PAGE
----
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Thats what I did last night. Made up a smaller raw batch and dry roasted it in a small pan first - just enough for 2 portions. Closest to BIR aroma and taste I have ever got to after all these years. I dont notmally post on Forums, I just lurk in the background ! However, this dry roasting of the powdered spices is a revelation for me and I just had to give feedback
Hi Syed,Welcome to the forum! It’s great you’re sharing your knowledge in the videos you put out on YouTube and I hope you continue doing them and also post here. I already saw you in one of the Facebook groups, so I know you have other choices on where to share your knowledge, so I do hope you stay around here. One word of warning - here on this forum there are people who’ve been posting about Indian restaurant food for fifteen years or so who have convinced themselves they know everything, and who will dismiss anything new which either doesn’t fit their expectations as “wrong”, or if they wish to make themselves appear clever their criticism will be “this is nothing new”. Please DO NOT get discouraged when you read rude comments like this, and remember most people will welcome your input.Time after time I’ve seen new contributors show up on this forum and get driven away by the same old “experts” who will criticise everything. So I’m looking forward to seeing you stick around here and remember the phrase “water off a ducks back” when your read someone criticising your videos, because sadly it’s bound to happen!
It's not ... because of the quantity made and the time taken. A true BIR curry, as exemplified in this forum, is a single portion dish able to be cooked in five to ten minutes. Just as in a BIR or takeaway on a busy night. BIR is a term introduced on this forum in its early days and now liberally abused by various Youtube patrons.
This chicken curry/thick onion puree approach has me intrigued. I think there's something good here - I just need to play with it a bit to figure it out. I doubt he just gave up his full technique (it's his signature dish after all) but he does give (me at least) a lot to think about.Romain This is a similar puree approach I now use as standard, for me it is achievable by the use of a slow cooker. Think of reverse engineering whereby your aim is to remove as much liquid as possible whilst retaining or intensifying the flavour. Proceed with your base to the point prior to adding any liquid, then transfer ingredients to a slow cooker, just cover with water and cook on low heat, adding more water only when and if needed, When you see the oil rise and are happy with the reduction liquidize the contents, carton up or cook further till required consistency is achieved. The only warning I will give is to carefully remove the skin which will form around the interior rim of the cooker as it reduces prior to liquidizing. It can give a burnt taste if left in. For me it works, I now have 12 portion's within three 300 ml containers. Instead of the usual 12 containers, great space saver, I am also able to defrost each portion quicker, whilst adding the appropriate liquid/stock to suit the dish i.e.chicken, beef, lamb vegetarian etc. Further enhancing the flavour of the dish. Like I said it works for me, try it, you might likeRegards pap rika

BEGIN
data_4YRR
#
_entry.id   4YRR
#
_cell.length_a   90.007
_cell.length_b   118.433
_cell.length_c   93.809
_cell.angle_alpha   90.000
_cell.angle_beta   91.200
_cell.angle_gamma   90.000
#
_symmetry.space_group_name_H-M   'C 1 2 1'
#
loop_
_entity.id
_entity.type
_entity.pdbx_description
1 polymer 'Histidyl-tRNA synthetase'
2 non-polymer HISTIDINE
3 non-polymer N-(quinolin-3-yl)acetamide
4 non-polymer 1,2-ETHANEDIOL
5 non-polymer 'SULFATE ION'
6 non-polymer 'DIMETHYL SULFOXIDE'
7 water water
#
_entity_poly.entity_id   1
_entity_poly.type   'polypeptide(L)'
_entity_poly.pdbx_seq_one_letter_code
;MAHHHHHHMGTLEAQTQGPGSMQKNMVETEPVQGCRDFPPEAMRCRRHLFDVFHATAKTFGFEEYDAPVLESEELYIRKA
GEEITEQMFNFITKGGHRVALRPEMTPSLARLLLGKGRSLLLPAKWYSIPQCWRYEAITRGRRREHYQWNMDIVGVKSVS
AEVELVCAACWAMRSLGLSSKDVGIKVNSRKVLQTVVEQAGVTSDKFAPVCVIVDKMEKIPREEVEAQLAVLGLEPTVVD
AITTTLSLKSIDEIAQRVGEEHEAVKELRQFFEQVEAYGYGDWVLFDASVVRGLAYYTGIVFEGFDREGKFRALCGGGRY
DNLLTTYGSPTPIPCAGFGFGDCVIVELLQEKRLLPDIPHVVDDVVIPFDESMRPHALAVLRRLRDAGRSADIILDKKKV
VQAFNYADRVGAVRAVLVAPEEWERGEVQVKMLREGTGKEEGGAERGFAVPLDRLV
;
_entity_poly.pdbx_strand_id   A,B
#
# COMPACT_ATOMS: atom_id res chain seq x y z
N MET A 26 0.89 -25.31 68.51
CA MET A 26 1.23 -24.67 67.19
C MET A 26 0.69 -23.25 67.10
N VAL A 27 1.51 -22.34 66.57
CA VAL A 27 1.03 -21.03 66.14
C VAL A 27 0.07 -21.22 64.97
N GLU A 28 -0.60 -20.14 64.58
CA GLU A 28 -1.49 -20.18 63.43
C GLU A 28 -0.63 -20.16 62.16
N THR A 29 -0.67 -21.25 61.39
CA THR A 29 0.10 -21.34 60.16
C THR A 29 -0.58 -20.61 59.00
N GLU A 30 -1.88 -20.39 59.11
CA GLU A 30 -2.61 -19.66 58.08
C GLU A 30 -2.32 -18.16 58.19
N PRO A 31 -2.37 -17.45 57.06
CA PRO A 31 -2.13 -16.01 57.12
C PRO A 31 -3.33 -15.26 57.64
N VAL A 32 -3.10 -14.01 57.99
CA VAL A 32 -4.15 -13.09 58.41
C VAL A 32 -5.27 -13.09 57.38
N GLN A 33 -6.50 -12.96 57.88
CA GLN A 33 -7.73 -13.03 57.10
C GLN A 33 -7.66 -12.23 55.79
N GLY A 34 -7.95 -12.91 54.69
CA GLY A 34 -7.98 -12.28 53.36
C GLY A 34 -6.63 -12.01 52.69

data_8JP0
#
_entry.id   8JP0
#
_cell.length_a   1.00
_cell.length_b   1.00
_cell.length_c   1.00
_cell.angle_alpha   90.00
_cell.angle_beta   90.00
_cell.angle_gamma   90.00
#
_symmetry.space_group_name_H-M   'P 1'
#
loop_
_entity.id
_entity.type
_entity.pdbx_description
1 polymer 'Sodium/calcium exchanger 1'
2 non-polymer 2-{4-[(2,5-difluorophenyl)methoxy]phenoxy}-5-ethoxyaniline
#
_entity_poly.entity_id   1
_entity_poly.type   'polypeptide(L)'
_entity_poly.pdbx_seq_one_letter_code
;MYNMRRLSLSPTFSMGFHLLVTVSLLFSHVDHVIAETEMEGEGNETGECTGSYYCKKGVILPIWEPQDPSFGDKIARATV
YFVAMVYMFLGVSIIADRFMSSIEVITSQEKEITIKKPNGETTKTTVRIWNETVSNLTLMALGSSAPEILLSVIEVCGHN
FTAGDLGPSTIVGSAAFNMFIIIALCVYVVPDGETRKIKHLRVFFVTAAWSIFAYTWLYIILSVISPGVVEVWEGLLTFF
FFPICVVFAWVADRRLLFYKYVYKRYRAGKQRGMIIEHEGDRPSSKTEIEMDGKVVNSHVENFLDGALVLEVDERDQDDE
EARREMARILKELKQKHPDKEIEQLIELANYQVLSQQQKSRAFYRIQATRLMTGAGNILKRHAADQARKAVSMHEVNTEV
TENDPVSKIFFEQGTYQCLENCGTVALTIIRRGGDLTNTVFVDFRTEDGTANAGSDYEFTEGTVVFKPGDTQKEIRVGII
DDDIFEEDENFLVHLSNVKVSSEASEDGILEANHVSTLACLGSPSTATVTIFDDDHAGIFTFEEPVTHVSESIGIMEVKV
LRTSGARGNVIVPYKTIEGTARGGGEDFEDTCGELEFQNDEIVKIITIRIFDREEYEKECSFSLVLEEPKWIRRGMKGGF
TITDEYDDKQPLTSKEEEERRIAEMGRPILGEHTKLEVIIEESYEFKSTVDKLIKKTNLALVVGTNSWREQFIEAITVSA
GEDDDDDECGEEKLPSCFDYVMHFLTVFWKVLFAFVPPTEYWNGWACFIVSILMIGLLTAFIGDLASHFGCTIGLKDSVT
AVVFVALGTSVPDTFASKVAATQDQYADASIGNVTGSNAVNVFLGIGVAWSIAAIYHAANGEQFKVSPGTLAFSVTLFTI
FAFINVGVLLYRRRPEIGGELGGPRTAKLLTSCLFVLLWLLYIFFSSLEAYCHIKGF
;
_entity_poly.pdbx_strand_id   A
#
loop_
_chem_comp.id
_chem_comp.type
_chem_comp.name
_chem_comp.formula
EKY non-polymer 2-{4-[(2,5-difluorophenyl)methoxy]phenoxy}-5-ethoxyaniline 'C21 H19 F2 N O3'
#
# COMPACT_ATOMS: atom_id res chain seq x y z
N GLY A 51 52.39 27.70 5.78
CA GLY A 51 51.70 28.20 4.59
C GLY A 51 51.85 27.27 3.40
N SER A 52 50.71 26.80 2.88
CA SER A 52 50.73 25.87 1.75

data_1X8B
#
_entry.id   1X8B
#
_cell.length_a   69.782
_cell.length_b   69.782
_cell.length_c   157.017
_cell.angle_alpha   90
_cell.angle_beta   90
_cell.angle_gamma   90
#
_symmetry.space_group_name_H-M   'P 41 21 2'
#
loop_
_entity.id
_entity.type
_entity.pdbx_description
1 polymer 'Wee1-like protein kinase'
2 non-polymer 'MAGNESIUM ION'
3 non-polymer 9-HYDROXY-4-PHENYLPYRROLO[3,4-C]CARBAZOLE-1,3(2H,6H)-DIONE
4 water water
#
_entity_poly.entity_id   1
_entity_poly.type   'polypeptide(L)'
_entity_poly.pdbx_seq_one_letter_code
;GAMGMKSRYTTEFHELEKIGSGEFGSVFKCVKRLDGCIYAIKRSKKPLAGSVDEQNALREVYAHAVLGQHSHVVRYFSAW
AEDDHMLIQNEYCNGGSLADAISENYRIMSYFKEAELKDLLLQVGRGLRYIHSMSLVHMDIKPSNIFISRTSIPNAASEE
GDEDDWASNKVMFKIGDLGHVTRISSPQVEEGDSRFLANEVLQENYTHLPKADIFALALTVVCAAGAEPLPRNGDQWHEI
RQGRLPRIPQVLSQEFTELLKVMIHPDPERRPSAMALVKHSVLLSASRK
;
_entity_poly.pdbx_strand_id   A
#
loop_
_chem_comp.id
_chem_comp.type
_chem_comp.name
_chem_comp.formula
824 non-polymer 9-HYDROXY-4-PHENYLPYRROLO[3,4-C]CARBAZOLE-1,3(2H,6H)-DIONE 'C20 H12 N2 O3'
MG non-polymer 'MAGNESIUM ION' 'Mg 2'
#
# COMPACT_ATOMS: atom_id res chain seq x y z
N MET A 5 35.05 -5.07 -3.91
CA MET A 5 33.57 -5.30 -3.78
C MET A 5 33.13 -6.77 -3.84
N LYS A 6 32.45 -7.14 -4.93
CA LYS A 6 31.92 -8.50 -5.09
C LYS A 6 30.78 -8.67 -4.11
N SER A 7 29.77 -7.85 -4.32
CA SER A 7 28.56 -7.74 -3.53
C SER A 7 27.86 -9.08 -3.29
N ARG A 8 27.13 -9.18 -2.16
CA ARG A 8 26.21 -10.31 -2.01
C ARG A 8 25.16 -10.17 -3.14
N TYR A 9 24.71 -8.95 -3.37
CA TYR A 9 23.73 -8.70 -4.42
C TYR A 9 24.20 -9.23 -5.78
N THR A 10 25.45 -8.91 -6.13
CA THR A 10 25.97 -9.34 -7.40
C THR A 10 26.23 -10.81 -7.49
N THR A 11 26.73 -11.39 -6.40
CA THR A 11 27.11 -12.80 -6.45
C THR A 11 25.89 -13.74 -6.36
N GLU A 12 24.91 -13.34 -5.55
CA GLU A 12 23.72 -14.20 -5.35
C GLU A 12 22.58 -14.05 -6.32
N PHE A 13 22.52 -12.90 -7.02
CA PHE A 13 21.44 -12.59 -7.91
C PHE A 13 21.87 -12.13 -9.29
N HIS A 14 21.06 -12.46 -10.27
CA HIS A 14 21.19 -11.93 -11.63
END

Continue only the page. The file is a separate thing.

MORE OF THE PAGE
Also, I got carried away and picked up a few spices I'd never used before and so far haven't found too many recipes that actually use them. Any ideas of curries that really make the most of mustard seeds, fresh curry leaves and black cardamon?Ta
(thank you Glebe's youtube channels)
Quote from: romain on May 08, 2020, 01:57 PMKenzi-Lopez (SeriousEats) compares the two.https://www.youtube.com/watch?v=WDK762aVaMIpap rika posted it earlier in the thread. I do like Kenzi's channel.
Kenzi-Lopez (SeriousEats) compares the two.https://www.youtube.com/watch?v=WDK762aVaMI